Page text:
The joy and thrill of Halloween have always been accompanied by a few parental concerns. While concerns about strangers and unfamiliar neighborhoods have long dominated the list, a newer concern has emerged recently: the consumption of cannabis candies among children.
Back in Winnipeg last year, a woman was accused of distributing cannabis candies to children during the Halloween festivities. She has since pleaded guilty. The increasing popularity and legality of cannabis edibles have led to numerous cases where children mistakenly consume these products, believing them to be regular candy.
According to a CTV news article, pediatric hospitalizations due to cannabis poisoning have doubled in regions where edibles have been legalized. While cannabis consumption in moderate amounts may not have severe impacts on adults, children— with their developing brains and smaller body masses—are more vulnerable to adverse effects.
The Ontario Government’s Ministry of Health recognizes a range of symptoms of cannabis poisoning, including dizziness, rapid heartbeat, hallucinations, and even seizures. Beyond the immediate health risks, there are concerns about the long-term impacts of early cannabis exposure on developing brains. Similarly, there are concerns that certain individuals are at a greater risk of suffering from various mental health issues—such as anxiety and depression—due to cannabis consumption. It is easier for users to succumb to cannabis poisoning through cannabis ingestion—by eating edibles, for example, as opposed to cannabis inhalation—ingestion via vaping or smoking cannabis.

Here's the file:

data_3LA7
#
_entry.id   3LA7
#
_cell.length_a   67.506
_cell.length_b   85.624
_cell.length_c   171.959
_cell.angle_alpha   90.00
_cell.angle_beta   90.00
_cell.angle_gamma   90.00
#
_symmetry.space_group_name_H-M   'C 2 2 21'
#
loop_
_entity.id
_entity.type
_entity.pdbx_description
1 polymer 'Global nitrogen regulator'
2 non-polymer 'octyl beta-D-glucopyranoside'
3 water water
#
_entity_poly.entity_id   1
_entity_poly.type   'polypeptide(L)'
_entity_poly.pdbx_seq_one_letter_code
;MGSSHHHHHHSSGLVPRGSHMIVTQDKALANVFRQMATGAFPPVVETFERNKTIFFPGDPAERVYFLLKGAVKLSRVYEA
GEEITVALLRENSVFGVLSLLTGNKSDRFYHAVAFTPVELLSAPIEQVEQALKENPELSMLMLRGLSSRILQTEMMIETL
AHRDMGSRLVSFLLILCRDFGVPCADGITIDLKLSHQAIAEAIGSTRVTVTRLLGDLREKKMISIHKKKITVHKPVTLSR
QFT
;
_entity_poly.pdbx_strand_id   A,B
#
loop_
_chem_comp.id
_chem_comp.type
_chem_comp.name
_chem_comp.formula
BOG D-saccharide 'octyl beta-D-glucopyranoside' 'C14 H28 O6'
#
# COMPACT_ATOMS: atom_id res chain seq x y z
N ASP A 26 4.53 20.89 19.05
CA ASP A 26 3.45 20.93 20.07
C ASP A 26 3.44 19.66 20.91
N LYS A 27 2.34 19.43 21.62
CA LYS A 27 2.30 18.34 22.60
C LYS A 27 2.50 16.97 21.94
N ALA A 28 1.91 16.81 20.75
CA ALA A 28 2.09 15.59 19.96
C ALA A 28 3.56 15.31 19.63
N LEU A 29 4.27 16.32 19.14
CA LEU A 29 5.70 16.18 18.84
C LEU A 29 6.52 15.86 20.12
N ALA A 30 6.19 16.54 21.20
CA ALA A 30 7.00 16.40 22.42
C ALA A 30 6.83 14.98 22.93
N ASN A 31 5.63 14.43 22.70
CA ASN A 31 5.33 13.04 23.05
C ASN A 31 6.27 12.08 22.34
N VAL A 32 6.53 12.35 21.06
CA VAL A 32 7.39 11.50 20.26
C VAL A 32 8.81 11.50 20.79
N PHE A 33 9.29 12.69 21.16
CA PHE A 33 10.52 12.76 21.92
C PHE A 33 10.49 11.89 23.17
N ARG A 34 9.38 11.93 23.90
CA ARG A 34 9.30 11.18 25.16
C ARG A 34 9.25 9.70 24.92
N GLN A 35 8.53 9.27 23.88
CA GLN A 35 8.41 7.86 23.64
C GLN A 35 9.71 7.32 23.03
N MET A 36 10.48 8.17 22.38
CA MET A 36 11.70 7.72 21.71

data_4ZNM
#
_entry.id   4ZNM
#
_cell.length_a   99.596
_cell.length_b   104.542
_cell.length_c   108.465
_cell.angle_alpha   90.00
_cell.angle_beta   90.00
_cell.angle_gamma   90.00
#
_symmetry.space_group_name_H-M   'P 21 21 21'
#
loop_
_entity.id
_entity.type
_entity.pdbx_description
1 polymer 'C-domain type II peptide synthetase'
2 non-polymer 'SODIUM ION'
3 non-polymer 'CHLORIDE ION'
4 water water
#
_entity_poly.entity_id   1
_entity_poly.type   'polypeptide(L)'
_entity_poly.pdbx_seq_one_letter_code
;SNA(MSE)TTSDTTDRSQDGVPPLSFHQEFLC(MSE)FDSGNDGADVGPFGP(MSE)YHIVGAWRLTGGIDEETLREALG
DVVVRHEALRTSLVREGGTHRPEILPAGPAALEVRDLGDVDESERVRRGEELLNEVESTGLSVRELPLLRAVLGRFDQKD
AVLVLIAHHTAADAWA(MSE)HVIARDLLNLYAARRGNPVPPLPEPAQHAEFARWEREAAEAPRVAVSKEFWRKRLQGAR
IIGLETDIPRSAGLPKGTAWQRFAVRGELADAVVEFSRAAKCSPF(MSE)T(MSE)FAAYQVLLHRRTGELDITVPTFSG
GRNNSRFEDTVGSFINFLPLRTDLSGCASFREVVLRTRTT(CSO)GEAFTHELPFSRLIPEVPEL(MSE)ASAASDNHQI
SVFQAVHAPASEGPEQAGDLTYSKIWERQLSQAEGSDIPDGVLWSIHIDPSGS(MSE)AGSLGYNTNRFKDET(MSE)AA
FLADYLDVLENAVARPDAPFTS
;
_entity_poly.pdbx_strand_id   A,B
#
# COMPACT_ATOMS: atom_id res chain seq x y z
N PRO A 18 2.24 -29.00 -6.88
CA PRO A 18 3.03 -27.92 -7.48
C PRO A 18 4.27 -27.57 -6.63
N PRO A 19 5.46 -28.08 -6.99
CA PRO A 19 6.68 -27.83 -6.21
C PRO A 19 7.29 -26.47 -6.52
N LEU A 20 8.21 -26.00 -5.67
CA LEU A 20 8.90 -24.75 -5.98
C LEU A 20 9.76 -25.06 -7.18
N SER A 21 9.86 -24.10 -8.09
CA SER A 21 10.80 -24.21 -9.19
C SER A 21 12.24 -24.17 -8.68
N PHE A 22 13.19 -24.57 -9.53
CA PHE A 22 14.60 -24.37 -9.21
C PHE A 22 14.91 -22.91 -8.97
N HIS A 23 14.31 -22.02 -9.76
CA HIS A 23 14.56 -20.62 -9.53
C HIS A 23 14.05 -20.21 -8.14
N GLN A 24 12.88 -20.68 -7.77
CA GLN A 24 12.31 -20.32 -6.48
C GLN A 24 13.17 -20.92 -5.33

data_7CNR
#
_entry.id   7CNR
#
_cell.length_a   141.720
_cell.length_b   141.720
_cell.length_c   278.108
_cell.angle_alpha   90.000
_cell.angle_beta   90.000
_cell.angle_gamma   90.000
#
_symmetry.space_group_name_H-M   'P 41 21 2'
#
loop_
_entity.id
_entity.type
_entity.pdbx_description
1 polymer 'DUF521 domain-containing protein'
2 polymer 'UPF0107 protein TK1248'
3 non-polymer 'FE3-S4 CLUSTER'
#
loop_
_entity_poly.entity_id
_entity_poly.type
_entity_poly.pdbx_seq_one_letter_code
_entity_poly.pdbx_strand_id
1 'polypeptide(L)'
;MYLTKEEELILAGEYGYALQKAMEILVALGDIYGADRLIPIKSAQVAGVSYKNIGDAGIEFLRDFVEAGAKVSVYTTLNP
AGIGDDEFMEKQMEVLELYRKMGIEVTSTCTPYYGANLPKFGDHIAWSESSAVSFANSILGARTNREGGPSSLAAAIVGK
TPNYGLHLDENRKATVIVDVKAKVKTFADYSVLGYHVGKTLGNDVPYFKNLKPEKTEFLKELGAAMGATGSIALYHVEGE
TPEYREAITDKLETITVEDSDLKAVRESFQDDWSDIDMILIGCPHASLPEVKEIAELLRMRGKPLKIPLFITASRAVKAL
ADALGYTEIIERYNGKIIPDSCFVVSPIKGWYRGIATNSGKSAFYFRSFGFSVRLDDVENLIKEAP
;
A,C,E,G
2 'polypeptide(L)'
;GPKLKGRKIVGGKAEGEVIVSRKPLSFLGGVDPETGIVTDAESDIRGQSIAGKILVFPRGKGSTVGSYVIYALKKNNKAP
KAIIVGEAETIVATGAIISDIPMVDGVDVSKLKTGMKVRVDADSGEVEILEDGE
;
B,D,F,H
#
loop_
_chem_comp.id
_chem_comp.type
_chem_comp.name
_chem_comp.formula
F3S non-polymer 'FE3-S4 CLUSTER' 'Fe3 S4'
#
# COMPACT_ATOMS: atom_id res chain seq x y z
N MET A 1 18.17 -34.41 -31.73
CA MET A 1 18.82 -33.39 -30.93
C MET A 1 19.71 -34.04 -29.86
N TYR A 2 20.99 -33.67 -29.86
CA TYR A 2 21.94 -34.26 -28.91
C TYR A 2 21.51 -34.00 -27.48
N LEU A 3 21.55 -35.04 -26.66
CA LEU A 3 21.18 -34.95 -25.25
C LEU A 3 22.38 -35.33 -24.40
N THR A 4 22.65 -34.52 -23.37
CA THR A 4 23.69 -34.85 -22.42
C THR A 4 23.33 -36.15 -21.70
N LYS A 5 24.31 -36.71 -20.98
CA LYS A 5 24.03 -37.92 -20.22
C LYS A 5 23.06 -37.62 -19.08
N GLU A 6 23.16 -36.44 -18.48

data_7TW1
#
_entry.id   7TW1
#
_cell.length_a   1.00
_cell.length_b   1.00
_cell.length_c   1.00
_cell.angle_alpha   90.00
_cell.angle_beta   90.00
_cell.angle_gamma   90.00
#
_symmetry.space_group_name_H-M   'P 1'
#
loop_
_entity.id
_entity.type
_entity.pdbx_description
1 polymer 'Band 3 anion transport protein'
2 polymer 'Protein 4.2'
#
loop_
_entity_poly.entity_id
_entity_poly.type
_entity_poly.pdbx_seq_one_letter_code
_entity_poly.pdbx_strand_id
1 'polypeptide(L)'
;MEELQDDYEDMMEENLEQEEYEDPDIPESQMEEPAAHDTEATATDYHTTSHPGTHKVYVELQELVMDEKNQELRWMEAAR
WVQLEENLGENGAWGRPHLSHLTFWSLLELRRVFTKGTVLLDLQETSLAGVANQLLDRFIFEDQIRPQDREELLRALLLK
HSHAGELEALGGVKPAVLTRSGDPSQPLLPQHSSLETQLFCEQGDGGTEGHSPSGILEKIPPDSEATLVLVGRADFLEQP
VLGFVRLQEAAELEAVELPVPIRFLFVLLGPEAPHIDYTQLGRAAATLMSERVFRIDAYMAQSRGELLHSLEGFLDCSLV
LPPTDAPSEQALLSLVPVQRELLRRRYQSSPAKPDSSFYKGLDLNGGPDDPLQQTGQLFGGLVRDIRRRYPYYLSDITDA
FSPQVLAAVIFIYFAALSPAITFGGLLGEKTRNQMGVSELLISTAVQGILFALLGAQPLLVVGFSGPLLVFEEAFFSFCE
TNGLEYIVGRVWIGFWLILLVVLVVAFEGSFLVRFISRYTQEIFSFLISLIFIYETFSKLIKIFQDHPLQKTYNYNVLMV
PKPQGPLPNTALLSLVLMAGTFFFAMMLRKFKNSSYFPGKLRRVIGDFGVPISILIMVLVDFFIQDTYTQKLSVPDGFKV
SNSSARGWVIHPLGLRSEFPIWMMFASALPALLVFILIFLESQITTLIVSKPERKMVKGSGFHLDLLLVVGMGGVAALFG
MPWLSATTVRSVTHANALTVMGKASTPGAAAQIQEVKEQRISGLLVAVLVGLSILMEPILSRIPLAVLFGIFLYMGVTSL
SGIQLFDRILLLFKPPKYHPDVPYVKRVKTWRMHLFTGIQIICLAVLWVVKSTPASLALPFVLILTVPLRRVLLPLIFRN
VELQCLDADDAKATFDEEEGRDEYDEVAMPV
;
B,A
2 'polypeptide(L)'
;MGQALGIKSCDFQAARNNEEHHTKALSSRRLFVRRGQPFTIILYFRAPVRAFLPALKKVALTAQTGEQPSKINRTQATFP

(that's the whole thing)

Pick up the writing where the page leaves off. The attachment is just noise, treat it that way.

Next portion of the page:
Regulations are in place to safeguard the public from accidental cannabis usage. The standardized cannabis symbol must be present on the packaging of cannabis products, and containers for these products must be child-proof. The packaging must include health warnings and is subject to limitations on colouring and branding that could attract the eyes of children.
For individuals and parents who want to ensure their candies are free from cannabis, a few precautions can be taken. Notably, parents should inspect all candies before allowing children to consume their Halloween treats. Anything that looks unfamiliar, lacks clear branding, or appears to have been tampered with should be set aside. Parents may also educate themselves on the signs of cannabis poisoning in children, such as vomiting and confusion, among others. Any suspected cannabis poisoning should be reported to poison centres, medical professionals, and the police immediately to reduce the harm done.
As the hauntingly delightful night of Halloween approaches each year, it becomes imperative for all stakeholders to prioritize children’s safety above all else, ensuring that the night remains filled with more treats than tricks.